Baby boom - Cash crunch
With one child, plans for a house, plenty of savings and a batch of real estate investments, the Albianis had their finances figured out. Enter triplets.
(Money Magazine) -- In the fall of 2003, Dennis and Beth Albiani had their future perfectly planned. They'd purchased 18 acres of rolling hills at the foot of California's Sierra Nevada near Sacramento, where they were preparing to build their 3,400-square-foot dream house.
It was to be a gentleman's farm with cows, pigs and sheep, plus plenty of space where their toddler son Nicolas could play with the other children they hoped to have.
Financially they seemed set too. With $175,000 in savings, several solid real estate investments and a $90,000-a-year salary from Dennis' job as an aide to Gov. Arnold Schwarzenegger, the family seemed well poised to achieve their bucolic dream.
Then in early December, Beth found out that she was pregnant with triplets. The Albianis were stunned. True, Beth had been on fertility treatments for a couple of months, but her drug dosages were so low the doctor had assured them they had a less than 10 percent chance of having twins. "Are you sure you're not counting one of them twice?" Dennis asked.
Not a chance. And in that moment, the Albianis' well-ordered life was about to spin out of control although they didn't realize it until much later. Despite advances in the science of family planning, kids can still unravel the best-laid plans. And when the babies come three at a time, the complications are that much greater.
For the Albianis, those complications started with back-to-back health crises that first threatened the lives of two of the triplets, and then their mother. Fortunately, all three infants identical twins Isabella and Sophia, and fraternal triplet Samantha were born healthy, and Beth recovered fully from postpartum heart problems.
But then the family was almost immediately plunged into financial crisis: The cost of everything diapers, child care, a bigger house turned out to be more than they had anticipated, wiping out their savings and miring them in debt. To get by, they borrowed from a relative and sold their beloved dream-house property. Dennis had to give up a job he loved to take one with higher pay.
Today the Albianis, both 37, are back from the brink of financial disaster. But the family still faces a precarious future. Beth and Dennis have saved very little toward the whopping cost of four college educations and are so heavily invested in real estate that they have no cash for emergencies.
And with the triplets now three years old, they're about to get hit with a seemingly never-ending series of big-ticket child-rearing expenses from preschool to camp and orthodontics times three, at once. And that's not even counting Nicolas.
This is unfamiliar territory for Dennis and Beth, who have always been careful planners, firmly in control of their own destiny. "We had a really good plan and then three years of chaos," says Dennis. "Now we need to get back to having a plan." But with four small children demanding most of their attention and money their urgent question is, how?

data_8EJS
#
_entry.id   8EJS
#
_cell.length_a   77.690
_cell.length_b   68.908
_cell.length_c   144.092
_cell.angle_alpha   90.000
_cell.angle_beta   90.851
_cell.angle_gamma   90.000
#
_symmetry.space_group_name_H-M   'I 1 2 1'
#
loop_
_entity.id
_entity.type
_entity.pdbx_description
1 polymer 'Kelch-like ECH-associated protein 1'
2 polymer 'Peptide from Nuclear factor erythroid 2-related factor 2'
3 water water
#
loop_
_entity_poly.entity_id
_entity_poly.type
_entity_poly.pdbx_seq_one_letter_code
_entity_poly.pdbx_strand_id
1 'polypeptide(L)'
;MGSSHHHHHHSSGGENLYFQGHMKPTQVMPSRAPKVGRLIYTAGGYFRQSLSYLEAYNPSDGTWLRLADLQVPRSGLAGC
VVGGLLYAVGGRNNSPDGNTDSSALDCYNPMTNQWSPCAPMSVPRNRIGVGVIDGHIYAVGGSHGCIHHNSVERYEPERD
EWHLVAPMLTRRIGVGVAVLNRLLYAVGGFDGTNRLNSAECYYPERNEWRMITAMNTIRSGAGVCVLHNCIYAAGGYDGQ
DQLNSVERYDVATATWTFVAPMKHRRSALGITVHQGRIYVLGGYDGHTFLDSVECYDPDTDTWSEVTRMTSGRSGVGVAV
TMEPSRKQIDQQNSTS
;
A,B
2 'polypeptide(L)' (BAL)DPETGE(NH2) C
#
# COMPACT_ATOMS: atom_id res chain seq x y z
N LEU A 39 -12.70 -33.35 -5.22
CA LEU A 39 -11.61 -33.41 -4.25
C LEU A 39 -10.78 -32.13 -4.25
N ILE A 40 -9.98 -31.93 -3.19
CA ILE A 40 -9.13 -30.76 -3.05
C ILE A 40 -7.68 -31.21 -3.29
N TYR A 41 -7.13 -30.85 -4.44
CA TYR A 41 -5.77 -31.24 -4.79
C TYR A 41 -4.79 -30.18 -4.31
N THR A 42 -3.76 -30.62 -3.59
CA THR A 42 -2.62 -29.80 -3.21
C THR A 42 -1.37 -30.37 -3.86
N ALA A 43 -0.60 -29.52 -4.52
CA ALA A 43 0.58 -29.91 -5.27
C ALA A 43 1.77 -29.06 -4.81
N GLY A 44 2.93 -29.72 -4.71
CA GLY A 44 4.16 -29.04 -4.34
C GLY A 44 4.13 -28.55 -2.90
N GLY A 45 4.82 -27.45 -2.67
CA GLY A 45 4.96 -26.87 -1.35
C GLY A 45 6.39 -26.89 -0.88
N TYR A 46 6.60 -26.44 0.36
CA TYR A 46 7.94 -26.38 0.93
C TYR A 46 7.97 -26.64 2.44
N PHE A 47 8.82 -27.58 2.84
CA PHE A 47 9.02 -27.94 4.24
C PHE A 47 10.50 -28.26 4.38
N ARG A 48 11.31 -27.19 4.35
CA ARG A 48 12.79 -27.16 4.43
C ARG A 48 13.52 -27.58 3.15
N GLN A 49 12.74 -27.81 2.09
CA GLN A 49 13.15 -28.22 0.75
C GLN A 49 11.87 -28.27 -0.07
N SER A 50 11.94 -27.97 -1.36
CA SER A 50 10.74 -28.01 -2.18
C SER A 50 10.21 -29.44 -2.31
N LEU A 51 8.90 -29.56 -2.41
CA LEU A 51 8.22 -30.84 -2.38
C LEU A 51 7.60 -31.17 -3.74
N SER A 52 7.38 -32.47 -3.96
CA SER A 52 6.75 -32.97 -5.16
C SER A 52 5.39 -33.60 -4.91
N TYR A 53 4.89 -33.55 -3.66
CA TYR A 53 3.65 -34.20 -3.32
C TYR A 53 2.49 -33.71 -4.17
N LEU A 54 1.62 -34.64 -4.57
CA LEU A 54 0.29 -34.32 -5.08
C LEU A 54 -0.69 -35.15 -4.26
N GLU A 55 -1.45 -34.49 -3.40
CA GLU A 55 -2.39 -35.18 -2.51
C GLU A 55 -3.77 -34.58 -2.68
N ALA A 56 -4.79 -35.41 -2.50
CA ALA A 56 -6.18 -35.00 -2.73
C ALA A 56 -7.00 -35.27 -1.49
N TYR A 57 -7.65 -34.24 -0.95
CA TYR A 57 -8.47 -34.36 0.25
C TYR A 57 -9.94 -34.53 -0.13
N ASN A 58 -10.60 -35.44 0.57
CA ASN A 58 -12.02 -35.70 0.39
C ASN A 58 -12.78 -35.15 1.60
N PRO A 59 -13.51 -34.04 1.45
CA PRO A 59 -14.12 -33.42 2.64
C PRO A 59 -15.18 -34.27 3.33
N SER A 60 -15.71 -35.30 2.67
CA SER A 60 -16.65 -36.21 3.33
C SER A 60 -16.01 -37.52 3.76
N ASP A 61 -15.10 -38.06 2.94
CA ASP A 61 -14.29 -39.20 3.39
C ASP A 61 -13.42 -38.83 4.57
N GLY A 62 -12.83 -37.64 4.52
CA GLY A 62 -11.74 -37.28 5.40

Dennis and Beth began dating when both were agricultural business majors at California Polytechnic at San Luis Obispo. They married in 1996 shortly after Dennis got his law degree, and bought a three-bedroom house in Sacramento. Along the way they invested in five two-acre lots and three duplexes around town with various friends and family members.
Though they wanted a child, pregnancy eluded them. After 18 months of trying, including tests and treatments, they managed to jump-start the process with a low-dose fertility drug. Eventually Beth became pregnant with Nick.
The Albianis' next order of business was their dream house. They found a perfect plot of land in nearby Sloughhouse, which they bought for $180,000, raising the money by selling their first home and refinancing some of their rental properties. The pair also bought a small modular home for about $25,000 so they could live on the site while their five-bedroom house was being built.
They moved in just before Nick was born in October 2001 and spent the next two years saving and planning. A few months before construction was to begin in 2003, they decided to try for a second child, using the fertility treatment that had worked the first time.
Mother Nature, however, was not to be so easily manipulated. Beth did become pregnant, but an early ultrasound detected not one but three heartbeats. Along with the shock and joy came concern about the health of the triplets, two of whom shared an amniotic sac and had tangled umbilical cords.
Family and friends immediately pitched in, throwing three baby showers, deluging the couple with clothes, diapers and burp cloths. Included in the Albianis' total haul: a bassinet big enough for two, two borrowed cribs and an $800 three-baby stroller so big they had to tow it home behind their car.
To make room for their vastly upsized family, the Albianis put the dream house on hold and bought an A-frame in nearby Elk Grove for $425,000. They added a fourth bedroom, a playroom and a dining room for about $230,000, borrowing $50,000 from Dennis' dad and tapping into the equity in some properties.
At 32 weeks, Beth's doctors decided to deliver the babies by cesarean. Beating the odds, all three girls emerged in excellent condition, weighing between 3.5 and 3.9 pounds. It was Beth who went into a medical crisis, suffering cardiomyopathy, or weakening of the heart muscle, after delivery. Although the condition is life-threatening, Beth rallied almost immediately. The next day, she was well enough to hold her three squirming daughters.
Only 72 hours later, Dennis was back at work, putting in 12-hour days as a key adviser to Gov. Schwarzenegger on agricultural and environmental issues. The job has plenty of perks: trips on Schwarzenegger's private jet and an in on crafting historic global-warming legislation.
Ah-nold even sent a baby gift for the triplets a mint julep cup full of jelly beans with a card joking about his movie Twins: "I'm glad yours don't look anything like Danny DeVito." But when the Governator needs you in June, one of the busiest months of the legislative season, you had better be there, even if your wife just gave birth to triplets. "It's a sore subject," Beth says drily.
Once the triplets came home, the Albianis were forced to hire help. Beth's mom and aunt pitched in as well. To help them tell the girls apart, Beth color-coded their clothing yellow for Bella, pink for Sophie and purple for Sammie and painted one of Sophie's toenails red to avoid mixing her up with her twin sister Bella. Nick, none too pleased at seeing so much attention going to his sisters, began acting up.